McClatchy News: Jared Kushner Offers Latino Groups an Amnesty for 1.8 Million People

LOS ANGELES, CA - MAY 1: Marchers rally under the Chinatown Gateway before marching to the
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White House aide Jared Kushner is reviving a proposal already rejected by President Donald Trump to offer an amnesty to at least 800,000 unidentified illegal migrants, according to a report by the McClatchy news bureau.

McClatchy reported the claim, which was made by the head of a pro-migration Latino advocacy group:

Top White House adviser Jared Kushner told members of Latino advocacy organizations on Thursday that President Donald Trump was willing to give 1.8 million Dreamers permanent protections from deportation and to reopen the government in exchange for $25 billion in border security, including some wall funding, LULAC President Domingo Garcia said.

The 1.8 million number is 800,000 people more the offer of Trump’s January 19 offer of a three-year work-permit amnesty for the 1 million people who are identified and enrolled in the DACA amnesty and the TPS program.

McClatchy continued:

Officials from the League of United Latin American Citizens, Libre Initiative and the Hispanic Chamber of Commerce met with President Donald Trump’s son-in-law and briefly, Homeland Security Secretary Kirstjen Nielsen — on Thursday to discuss ways to find a compromise in order to reopen the government.

“He basically wanted to find out what the Latino community would agree to, what were our red lines that we would not cross and which ones were negotiable,” Garcia told McClatchy.

LULAC is a business-backed advocacy group, not the Latino community. Unlike many Latino voters who fear mass migration will damage their workplaces, neighborhoods, and schools, the LULAC group wants Latino workers, consumers, and voters.

The group tweeted out the McClatchy article:

The meeting was also attended by the Libre Initiative. That group is funded by the Koch network, which wants the federal government to annually import a large number of workers and customers sought by American businesses.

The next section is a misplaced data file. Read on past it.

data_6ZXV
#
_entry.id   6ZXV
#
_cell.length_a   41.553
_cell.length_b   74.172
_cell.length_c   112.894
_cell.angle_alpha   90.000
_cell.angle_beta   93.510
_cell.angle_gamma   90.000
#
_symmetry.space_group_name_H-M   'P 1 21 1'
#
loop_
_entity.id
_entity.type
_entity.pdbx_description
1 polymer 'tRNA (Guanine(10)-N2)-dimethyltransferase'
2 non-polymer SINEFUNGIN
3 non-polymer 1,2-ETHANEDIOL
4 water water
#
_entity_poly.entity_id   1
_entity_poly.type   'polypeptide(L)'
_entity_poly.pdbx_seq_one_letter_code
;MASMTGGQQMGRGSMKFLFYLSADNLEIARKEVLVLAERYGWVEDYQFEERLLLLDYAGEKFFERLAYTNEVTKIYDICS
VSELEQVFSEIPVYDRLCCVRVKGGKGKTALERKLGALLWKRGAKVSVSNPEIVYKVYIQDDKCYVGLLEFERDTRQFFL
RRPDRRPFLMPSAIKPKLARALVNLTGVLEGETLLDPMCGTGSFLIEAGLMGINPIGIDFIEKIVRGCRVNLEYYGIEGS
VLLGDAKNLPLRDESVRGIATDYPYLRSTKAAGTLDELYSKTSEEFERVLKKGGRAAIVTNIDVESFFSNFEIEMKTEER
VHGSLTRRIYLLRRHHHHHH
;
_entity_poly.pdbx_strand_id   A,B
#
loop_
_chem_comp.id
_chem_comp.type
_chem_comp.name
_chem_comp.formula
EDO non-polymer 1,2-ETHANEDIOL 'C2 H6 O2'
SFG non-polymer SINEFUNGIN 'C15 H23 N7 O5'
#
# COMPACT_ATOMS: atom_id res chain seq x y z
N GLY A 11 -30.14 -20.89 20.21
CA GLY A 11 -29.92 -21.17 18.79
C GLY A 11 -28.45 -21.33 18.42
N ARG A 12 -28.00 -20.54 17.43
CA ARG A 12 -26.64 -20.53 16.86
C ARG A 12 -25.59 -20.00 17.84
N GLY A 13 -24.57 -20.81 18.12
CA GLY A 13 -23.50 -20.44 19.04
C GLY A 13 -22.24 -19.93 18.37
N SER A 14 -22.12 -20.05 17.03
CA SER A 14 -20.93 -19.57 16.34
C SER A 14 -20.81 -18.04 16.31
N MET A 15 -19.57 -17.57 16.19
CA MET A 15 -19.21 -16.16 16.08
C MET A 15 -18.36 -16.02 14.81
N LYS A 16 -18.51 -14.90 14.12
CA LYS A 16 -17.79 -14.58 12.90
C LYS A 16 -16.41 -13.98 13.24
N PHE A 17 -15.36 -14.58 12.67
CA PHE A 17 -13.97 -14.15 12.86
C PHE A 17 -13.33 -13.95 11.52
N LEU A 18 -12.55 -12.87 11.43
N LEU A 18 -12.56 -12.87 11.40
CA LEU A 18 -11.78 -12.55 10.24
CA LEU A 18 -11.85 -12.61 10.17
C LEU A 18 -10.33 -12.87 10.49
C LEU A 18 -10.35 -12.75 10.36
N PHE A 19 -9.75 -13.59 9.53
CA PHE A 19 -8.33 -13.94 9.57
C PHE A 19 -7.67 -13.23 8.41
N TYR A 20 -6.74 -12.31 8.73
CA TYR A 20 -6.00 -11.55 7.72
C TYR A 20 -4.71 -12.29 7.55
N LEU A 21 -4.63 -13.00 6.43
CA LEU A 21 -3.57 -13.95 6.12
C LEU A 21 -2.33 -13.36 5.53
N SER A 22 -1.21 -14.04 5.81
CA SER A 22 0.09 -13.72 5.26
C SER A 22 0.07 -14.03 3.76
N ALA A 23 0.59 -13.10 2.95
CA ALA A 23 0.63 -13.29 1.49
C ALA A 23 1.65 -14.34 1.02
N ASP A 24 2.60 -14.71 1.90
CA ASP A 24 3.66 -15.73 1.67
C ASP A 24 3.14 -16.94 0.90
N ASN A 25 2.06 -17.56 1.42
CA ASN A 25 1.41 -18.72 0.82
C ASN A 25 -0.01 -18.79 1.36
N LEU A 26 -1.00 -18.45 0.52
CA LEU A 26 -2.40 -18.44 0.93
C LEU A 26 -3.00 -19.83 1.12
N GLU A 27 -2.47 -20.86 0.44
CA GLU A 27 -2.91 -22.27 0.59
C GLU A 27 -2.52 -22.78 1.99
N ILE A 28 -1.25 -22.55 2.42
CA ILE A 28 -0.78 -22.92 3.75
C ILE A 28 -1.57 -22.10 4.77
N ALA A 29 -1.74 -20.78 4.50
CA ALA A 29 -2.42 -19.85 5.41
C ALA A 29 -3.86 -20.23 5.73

Neither LULAC not Libre have much clout with the Democrats in Congress, who prefer to deal with more radical Latino-run groups, such as trade unions and UnidosUS, which used to call itself La Raza.

The proposal for a 1.8 million amnesty is likely based on the BRIDGE Act, which was developed by pro-migration legislators. It is marketed as a modest extension of President Barack Obama’s DACA amnesty which provided worker permits to roughly 800,000 younger illegals. In leaks to several reporters, White House officials incorrectly predicted Trump would endorse the amnesty in his January 19 speech.

But the BRIDGE Act offers three-year residencies and work permits to an unlimited number of people who look younger than 40 and claim to have lived in the United States between 2007 and 2012. The BRIDGE amnesty would be provided to everyone who seems to fit the criteria — including many of the one million resident illegals who have been ordered home by a judge — and can only be withheld from an applicant if an agency proves to a judge that the applicant is lying.

“If the Congress had ended up passing something like the BRIDGE Act, the amnesty process would be in full force right during the presidential campaign, which means that enforcement would be largely suspended as well,” Mark Krikorian, the director of the Center for Immigration Studies, told Breitbart News January 21.

“The president would be running for reelection at precisely the time his administration would be running one of the biggest amnesties we’ve ever seen,” he said. “It would clearly be contrary to the message he’d be trying to send.”

However, the amnesty for 1.8 million was already rejected by the President during an internal debate before the January 19 speech. Breitbart News reported January 21:

President Donald Trump quietly blocked a stealthy “BRIDGE” amnesty that would have crippled immigration enforcement and triggered a migrant wave during his 2020 election, according to a report in the New York Times.

Trump’s decision to block the BRIDGE plan came after hearing advice from White House aide Steve Miller, the former Senate aide who played a key role in blocking the 2013 “Gang of Eight” cheap labor amnesty.